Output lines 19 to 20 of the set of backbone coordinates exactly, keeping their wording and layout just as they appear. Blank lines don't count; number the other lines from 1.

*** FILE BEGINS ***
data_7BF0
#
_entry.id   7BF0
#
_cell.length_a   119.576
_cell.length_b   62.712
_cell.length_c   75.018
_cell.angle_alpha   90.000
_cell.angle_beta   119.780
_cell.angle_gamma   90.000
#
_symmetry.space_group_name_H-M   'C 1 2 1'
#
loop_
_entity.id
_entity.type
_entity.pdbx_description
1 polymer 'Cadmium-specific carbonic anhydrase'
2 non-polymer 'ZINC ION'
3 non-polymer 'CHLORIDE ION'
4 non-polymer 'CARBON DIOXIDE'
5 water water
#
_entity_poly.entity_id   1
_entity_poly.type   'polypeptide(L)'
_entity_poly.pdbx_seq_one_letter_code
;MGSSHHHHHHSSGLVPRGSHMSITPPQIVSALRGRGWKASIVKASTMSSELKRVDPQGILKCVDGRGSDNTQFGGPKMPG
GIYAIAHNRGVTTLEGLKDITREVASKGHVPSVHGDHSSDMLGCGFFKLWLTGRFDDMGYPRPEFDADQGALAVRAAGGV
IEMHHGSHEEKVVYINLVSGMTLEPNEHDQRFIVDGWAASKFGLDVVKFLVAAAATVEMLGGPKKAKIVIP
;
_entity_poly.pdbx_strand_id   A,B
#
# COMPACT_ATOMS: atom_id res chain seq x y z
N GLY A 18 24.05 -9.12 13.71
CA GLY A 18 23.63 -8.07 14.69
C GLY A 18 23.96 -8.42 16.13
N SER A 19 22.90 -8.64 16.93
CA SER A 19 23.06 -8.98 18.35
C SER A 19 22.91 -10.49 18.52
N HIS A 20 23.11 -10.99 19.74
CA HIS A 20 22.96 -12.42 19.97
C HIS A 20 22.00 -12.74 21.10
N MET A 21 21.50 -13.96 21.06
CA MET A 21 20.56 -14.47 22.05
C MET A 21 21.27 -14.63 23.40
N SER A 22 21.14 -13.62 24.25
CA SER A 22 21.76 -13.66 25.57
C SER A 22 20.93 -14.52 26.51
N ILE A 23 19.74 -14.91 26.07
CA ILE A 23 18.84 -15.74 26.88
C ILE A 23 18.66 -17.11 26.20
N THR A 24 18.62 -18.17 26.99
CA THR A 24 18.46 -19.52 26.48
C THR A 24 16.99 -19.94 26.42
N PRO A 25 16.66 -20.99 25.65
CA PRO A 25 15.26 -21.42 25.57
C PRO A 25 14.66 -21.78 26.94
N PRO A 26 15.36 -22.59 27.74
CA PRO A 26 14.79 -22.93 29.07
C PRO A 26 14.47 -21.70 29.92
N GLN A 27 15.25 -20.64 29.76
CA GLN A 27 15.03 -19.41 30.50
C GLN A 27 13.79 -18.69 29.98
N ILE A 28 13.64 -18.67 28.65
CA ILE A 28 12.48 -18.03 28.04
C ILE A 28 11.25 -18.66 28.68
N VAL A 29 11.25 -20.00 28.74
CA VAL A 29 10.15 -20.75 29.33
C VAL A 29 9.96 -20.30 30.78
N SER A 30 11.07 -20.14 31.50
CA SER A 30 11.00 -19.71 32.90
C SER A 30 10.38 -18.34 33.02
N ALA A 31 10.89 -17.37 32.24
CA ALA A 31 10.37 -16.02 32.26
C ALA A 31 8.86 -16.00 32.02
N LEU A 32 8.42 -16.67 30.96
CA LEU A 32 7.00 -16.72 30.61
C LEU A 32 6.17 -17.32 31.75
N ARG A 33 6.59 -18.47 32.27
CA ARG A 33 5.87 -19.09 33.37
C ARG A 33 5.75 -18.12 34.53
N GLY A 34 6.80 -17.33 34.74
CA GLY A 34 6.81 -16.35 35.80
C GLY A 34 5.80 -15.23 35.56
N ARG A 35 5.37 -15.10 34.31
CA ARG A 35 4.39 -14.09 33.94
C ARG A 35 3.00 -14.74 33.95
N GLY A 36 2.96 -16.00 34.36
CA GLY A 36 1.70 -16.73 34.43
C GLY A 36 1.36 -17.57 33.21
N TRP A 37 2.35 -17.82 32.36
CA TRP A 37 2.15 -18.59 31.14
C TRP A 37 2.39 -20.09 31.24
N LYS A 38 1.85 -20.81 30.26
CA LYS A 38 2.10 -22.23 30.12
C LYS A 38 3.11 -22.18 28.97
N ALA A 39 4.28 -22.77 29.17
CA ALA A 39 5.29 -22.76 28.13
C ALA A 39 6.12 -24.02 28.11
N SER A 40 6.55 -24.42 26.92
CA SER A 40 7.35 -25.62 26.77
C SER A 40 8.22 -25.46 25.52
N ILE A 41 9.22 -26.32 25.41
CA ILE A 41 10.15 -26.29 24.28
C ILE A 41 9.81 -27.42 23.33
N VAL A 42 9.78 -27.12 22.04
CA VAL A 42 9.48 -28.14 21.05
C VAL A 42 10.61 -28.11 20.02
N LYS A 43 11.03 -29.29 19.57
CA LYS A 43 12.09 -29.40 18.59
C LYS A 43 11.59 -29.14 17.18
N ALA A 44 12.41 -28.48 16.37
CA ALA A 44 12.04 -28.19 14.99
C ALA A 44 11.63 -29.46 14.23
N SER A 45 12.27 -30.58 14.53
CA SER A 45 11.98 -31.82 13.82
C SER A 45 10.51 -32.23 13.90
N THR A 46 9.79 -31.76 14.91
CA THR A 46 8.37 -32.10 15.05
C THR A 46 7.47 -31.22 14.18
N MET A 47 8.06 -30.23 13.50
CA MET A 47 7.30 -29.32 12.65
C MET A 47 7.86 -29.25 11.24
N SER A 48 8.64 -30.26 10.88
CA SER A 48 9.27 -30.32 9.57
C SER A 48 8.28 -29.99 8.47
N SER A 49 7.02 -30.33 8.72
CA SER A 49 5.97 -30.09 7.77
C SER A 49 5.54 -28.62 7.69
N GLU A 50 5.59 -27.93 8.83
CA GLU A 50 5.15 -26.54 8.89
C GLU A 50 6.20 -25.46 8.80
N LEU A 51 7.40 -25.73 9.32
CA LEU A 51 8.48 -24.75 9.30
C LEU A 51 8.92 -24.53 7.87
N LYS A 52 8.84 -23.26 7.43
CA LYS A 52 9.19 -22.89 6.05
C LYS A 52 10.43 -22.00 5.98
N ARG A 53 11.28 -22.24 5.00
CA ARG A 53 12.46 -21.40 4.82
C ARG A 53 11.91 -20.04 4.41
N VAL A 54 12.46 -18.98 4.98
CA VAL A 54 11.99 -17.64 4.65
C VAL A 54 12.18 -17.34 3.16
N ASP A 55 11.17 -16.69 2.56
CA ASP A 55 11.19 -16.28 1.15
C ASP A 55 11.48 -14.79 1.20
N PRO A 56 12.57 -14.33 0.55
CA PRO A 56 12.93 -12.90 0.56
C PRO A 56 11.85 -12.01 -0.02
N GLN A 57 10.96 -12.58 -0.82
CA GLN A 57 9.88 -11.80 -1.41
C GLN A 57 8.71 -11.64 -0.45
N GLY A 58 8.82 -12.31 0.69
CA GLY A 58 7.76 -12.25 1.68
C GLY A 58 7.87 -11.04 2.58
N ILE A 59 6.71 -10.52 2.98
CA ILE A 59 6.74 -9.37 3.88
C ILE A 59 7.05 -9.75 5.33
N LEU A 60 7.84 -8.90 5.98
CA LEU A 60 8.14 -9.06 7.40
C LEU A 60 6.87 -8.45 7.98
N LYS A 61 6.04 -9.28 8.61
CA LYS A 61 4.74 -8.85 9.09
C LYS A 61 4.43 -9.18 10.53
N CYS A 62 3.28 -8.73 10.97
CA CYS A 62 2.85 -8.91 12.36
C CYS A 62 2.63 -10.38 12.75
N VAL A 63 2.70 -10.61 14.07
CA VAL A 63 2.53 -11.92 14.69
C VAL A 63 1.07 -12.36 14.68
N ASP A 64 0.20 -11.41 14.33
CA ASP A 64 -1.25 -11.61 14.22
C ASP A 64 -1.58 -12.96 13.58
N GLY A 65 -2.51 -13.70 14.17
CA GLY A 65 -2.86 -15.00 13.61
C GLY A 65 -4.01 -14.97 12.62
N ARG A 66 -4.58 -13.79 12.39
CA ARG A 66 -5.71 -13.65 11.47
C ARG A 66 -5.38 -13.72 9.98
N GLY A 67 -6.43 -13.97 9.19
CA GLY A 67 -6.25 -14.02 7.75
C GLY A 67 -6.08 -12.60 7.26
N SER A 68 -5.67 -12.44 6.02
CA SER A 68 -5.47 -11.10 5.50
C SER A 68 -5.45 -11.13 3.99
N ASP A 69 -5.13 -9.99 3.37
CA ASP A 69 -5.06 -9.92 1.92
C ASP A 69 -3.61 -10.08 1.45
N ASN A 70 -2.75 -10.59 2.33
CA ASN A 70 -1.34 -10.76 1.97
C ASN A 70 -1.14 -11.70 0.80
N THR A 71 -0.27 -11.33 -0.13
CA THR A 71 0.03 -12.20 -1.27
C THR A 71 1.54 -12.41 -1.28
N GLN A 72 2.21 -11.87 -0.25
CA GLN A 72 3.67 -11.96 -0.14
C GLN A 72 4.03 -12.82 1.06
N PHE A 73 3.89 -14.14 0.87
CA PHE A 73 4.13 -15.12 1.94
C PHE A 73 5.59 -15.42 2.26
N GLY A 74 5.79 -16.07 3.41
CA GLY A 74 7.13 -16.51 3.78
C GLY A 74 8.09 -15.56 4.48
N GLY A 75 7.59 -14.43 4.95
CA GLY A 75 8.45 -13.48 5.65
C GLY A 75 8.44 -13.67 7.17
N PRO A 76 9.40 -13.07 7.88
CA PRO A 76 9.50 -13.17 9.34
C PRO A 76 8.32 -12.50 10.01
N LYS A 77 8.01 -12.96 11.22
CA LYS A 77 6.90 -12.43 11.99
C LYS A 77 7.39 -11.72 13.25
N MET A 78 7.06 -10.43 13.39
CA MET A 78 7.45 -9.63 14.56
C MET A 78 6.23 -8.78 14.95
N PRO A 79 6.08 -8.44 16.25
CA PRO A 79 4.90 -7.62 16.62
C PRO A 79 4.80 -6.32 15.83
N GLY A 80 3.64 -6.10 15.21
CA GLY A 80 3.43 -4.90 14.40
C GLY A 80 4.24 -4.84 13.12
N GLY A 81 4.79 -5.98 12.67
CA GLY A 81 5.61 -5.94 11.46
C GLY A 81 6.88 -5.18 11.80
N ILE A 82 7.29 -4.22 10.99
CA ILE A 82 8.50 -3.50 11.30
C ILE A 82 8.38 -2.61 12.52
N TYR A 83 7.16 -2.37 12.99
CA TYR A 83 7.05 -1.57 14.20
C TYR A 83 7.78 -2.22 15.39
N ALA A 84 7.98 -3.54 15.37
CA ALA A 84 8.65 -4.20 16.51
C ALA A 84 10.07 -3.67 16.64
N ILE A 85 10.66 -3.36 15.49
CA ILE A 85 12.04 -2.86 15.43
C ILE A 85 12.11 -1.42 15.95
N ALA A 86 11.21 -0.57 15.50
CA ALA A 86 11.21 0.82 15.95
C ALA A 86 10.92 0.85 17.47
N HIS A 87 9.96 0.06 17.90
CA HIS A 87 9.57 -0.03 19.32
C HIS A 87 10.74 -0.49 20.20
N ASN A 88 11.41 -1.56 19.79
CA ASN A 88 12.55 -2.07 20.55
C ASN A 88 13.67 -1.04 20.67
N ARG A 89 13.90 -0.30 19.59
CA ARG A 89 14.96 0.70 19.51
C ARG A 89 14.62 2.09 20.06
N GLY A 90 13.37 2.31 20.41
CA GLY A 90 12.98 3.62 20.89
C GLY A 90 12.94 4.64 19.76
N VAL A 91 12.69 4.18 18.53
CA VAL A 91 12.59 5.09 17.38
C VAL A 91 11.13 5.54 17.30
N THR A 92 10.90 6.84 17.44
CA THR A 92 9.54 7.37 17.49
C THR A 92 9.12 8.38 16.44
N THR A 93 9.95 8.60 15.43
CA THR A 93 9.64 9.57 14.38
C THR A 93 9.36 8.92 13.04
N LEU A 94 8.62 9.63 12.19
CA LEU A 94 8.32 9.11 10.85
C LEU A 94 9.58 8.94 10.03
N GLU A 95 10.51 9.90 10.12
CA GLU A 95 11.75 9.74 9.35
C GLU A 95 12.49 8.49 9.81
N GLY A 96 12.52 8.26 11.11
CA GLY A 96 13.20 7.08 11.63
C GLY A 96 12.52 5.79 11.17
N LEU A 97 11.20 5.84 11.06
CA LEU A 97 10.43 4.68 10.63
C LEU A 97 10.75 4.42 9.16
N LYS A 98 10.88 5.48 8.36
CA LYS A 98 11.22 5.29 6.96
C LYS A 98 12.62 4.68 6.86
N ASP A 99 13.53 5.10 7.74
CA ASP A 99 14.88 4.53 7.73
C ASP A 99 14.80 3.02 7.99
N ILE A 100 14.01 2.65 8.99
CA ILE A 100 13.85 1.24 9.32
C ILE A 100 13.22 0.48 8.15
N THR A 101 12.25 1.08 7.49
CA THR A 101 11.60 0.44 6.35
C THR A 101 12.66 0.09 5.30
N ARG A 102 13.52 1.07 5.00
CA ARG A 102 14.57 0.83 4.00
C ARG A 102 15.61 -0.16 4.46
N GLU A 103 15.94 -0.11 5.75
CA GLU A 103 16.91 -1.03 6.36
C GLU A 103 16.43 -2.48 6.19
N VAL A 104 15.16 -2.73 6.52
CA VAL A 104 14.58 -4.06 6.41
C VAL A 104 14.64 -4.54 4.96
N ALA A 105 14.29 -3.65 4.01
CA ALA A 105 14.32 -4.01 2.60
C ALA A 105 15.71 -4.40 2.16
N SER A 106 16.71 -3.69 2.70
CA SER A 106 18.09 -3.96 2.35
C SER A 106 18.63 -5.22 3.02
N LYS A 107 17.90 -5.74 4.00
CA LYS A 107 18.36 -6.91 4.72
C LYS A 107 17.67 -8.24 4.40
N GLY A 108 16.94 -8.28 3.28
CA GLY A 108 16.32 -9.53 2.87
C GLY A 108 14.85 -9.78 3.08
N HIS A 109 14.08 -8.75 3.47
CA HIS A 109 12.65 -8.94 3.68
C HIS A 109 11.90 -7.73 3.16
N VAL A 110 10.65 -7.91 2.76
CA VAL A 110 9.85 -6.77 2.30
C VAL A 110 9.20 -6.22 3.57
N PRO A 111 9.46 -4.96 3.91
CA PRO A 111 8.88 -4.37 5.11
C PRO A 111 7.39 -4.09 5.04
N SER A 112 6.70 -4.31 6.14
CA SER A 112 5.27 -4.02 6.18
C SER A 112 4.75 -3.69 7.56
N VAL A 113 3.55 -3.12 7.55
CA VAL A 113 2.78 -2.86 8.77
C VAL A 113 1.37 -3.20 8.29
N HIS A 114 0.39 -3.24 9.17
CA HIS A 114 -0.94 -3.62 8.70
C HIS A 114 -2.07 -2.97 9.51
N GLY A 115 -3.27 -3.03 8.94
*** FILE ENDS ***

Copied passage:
2 non-polymer 'ZINC ION'
3 non-polymer 'CHLORIDE ION'